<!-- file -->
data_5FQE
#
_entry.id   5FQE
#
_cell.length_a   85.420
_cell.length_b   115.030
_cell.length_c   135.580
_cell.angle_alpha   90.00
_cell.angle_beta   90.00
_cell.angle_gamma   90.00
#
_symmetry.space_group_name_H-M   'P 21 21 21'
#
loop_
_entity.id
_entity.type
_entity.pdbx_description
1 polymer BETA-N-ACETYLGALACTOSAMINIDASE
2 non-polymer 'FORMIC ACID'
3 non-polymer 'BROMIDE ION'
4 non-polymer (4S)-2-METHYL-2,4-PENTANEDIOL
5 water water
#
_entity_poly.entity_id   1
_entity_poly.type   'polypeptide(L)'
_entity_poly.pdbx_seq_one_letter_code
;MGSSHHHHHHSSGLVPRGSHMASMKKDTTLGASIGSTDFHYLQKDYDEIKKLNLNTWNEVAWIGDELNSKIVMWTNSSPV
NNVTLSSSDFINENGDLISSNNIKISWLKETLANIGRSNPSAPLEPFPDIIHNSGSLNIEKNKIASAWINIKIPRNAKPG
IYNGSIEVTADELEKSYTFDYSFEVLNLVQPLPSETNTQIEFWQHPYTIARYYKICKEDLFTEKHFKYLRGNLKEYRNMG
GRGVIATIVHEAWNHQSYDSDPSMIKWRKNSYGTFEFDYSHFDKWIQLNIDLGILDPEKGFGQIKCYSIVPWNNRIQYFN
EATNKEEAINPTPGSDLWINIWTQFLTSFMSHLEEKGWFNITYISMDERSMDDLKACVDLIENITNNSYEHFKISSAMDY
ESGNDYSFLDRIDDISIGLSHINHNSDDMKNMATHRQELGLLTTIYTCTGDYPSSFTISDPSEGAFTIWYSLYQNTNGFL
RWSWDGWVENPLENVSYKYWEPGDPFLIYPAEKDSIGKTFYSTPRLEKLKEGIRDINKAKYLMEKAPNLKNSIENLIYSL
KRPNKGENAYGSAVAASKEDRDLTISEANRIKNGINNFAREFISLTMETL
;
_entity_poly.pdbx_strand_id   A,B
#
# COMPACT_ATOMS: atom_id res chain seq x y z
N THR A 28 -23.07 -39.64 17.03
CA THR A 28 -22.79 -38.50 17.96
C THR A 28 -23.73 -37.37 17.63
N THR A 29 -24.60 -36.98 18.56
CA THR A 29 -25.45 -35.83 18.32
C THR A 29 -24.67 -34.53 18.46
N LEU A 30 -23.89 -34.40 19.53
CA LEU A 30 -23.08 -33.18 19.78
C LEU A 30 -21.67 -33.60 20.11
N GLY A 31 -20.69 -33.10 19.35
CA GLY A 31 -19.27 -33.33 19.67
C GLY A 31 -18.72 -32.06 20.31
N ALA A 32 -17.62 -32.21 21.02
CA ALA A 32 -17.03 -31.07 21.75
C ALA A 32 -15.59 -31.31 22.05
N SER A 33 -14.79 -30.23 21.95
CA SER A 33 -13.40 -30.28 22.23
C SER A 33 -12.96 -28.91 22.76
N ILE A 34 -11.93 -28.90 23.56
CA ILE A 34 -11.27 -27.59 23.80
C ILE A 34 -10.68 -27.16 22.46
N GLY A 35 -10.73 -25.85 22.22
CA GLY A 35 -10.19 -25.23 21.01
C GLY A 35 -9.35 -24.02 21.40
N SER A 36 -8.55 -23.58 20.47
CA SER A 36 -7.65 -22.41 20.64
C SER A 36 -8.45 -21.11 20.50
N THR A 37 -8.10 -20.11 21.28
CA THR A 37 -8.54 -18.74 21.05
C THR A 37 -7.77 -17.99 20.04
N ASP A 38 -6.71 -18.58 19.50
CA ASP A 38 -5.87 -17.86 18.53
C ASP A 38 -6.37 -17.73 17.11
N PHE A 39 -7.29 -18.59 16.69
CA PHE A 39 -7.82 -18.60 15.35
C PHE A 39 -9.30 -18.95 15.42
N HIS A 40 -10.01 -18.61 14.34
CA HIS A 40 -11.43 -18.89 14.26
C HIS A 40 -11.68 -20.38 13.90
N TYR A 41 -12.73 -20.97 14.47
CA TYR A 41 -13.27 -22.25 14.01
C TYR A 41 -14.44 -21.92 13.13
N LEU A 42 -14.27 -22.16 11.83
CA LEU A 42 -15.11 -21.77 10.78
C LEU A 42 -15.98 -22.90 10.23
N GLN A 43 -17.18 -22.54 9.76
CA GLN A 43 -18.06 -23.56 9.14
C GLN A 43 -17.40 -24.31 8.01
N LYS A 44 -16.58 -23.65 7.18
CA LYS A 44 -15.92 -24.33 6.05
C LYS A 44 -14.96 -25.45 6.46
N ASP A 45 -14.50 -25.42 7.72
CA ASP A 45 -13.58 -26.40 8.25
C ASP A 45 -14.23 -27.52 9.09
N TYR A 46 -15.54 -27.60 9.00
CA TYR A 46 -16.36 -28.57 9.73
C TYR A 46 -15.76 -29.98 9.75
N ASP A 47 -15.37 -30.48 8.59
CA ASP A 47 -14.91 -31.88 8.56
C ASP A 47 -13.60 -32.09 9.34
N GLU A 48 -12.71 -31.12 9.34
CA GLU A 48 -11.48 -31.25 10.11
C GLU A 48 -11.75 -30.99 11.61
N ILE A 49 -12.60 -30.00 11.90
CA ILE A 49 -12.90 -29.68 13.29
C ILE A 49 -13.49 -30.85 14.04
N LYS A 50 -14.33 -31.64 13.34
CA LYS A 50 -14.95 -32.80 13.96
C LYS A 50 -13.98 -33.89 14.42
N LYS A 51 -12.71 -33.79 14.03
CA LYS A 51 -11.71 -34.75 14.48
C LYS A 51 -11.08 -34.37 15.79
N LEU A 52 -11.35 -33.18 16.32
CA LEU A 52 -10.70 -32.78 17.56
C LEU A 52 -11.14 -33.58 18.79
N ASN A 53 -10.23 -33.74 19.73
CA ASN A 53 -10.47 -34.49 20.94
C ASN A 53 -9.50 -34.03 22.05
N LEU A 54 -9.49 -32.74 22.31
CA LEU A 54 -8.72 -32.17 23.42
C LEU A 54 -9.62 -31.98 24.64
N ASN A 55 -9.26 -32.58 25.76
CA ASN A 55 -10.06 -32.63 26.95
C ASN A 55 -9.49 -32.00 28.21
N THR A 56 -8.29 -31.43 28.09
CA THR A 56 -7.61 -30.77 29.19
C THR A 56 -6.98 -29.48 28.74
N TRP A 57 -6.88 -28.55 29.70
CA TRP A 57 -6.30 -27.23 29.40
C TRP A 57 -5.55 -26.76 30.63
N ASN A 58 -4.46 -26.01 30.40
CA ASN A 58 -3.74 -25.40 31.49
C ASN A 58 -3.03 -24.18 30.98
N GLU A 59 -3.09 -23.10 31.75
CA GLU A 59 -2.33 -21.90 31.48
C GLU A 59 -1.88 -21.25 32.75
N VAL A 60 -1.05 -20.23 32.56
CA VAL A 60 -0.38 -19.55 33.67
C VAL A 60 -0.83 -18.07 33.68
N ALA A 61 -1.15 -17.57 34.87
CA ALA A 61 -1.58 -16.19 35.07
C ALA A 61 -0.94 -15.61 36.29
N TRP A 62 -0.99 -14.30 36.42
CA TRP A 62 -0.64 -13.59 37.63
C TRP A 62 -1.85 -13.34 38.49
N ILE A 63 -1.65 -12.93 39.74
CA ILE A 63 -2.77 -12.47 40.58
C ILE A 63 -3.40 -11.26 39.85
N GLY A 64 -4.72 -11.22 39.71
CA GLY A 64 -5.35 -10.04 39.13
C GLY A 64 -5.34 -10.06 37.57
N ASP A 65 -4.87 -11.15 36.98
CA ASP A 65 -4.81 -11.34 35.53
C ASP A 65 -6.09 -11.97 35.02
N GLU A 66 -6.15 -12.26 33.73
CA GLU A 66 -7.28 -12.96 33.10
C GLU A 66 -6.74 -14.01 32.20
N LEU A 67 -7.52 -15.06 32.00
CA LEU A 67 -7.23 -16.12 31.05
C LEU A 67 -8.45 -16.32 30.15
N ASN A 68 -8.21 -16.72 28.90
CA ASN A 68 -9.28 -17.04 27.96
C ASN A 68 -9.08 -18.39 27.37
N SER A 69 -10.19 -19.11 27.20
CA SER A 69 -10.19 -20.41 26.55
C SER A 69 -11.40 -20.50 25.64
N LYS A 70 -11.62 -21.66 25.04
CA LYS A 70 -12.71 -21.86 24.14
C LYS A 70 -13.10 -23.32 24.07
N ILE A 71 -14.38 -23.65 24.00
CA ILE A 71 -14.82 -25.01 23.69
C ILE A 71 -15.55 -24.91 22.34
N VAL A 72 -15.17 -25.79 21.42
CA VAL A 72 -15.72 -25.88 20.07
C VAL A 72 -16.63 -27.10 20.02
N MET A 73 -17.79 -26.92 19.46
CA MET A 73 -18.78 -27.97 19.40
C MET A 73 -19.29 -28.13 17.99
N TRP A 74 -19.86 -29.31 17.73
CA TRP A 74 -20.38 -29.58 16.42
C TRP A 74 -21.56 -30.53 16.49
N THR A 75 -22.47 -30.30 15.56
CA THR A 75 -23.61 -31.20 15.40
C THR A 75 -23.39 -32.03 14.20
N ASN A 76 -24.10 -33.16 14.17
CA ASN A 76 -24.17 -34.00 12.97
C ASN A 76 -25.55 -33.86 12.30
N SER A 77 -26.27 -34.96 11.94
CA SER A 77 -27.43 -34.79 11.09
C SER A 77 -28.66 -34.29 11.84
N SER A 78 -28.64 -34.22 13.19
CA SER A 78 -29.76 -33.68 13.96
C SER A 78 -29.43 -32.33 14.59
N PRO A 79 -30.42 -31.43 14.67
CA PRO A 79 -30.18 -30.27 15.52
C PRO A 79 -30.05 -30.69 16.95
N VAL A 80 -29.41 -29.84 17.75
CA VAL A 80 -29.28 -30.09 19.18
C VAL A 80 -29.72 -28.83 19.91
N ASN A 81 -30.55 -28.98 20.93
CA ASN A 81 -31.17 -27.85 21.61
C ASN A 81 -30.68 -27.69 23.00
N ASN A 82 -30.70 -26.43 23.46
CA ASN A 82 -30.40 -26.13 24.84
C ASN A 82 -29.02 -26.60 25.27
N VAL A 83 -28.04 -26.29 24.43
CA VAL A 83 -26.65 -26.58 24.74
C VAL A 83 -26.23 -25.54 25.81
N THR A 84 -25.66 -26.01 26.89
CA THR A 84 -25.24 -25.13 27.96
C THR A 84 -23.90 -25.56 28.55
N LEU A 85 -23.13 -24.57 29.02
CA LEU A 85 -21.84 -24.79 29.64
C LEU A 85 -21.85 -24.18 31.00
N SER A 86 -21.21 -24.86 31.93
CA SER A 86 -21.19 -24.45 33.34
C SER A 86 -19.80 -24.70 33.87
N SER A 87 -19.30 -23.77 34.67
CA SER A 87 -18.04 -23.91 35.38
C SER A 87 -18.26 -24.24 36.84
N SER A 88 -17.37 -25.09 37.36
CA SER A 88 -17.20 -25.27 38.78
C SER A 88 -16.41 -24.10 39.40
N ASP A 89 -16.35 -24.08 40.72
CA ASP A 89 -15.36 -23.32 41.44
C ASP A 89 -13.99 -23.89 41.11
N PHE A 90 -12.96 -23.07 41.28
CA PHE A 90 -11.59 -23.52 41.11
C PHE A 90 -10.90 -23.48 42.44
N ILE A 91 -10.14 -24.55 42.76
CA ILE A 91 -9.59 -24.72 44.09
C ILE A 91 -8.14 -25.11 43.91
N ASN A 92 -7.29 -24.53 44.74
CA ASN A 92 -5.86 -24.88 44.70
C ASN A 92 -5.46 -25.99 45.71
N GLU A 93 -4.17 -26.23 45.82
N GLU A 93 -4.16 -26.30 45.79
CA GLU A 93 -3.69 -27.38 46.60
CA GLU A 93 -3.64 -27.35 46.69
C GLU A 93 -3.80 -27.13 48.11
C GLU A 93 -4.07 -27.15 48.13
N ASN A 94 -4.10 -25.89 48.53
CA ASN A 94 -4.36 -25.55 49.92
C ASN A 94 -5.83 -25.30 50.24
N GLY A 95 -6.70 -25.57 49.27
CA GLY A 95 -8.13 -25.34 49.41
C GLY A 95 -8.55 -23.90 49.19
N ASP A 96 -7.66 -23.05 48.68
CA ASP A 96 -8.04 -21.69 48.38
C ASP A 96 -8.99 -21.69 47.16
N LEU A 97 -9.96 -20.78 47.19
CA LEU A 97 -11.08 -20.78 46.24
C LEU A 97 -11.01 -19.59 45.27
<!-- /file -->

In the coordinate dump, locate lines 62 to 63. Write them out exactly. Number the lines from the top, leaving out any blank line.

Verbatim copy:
C GLY A 35 -9.35 -24.02 21.40
N SER A 36 -8.55 -23.58 20.47